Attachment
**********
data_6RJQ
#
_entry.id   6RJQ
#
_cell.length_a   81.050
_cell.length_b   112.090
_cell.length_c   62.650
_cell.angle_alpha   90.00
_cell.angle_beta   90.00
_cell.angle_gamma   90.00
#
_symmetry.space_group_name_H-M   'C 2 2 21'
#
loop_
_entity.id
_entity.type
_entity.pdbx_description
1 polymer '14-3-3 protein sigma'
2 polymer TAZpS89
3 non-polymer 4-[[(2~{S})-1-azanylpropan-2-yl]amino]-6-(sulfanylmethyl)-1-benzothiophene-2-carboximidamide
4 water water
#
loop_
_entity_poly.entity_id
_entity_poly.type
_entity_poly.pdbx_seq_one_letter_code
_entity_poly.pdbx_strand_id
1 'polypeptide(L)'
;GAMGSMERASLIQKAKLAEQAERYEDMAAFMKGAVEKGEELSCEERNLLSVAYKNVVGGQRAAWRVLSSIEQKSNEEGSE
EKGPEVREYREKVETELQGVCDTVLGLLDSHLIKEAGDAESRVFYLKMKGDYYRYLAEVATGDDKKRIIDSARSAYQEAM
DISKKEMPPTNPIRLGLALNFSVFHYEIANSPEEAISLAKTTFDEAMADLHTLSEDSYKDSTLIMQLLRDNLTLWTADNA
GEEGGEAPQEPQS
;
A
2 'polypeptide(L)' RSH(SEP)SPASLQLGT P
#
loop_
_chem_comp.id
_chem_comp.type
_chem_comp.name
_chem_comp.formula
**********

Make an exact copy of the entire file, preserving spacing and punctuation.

data_6RJQ
#
_entry.id   6RJQ
#
_cell.length_a   81.050
_cell.length_b   112.090
_cell.length_c   62.650
_cell.angle_alpha   90.00
_cell.angle_beta   90.00
_cell.angle_gamma   90.00
#
_symmetry.space_group_name_H-M   'C 2 2 21'
#
loop_
_entity.id
_entity.type
_entity.pdbx_description
1 polymer '14-3-3 protein sigma'
2 polymer TAZpS89
3 non-polymer 4-[[(2~{S})-1-azanylpropan-2-yl]amino]-6-(sulfanylmethyl)-1-benzothiophene-2-carboximidamide
4 water water
#
loop_
_entity_poly.entity_id
_entity_poly.type
_entity_poly.pdbx_seq_one_letter_code
_entity_poly.pdbx_strand_id
1 'polypeptide(L)'
;GAMGSMERASLIQKAKLAEQAERYEDMAAFMKGAVEKGEELSCEERNLLSVAYKNVVGGQRAAWRVLSSIEQKSNEEGSE
EKGPEVREYREKVETELQGVCDTVLGLLDSHLIKEAGDAESRVFYLKMKGDYYRYLAEVATGDDKKRIIDSARSAYQEAM
DISKKEMPPTNPIRLGLALNFSVFHYEIANSPEEAISLAKTTFDEAMADLHTLSEDSYKDSTLIMQLLRDNLTLWTADNA
GEEGGEAPQEPQS
;
A
2 'polypeptide(L)' RSH(SEP)SPASLQLGT P
#
loop_
_chem_comp.id
_chem_comp.type
_chem_comp.name
_chem_comp.formula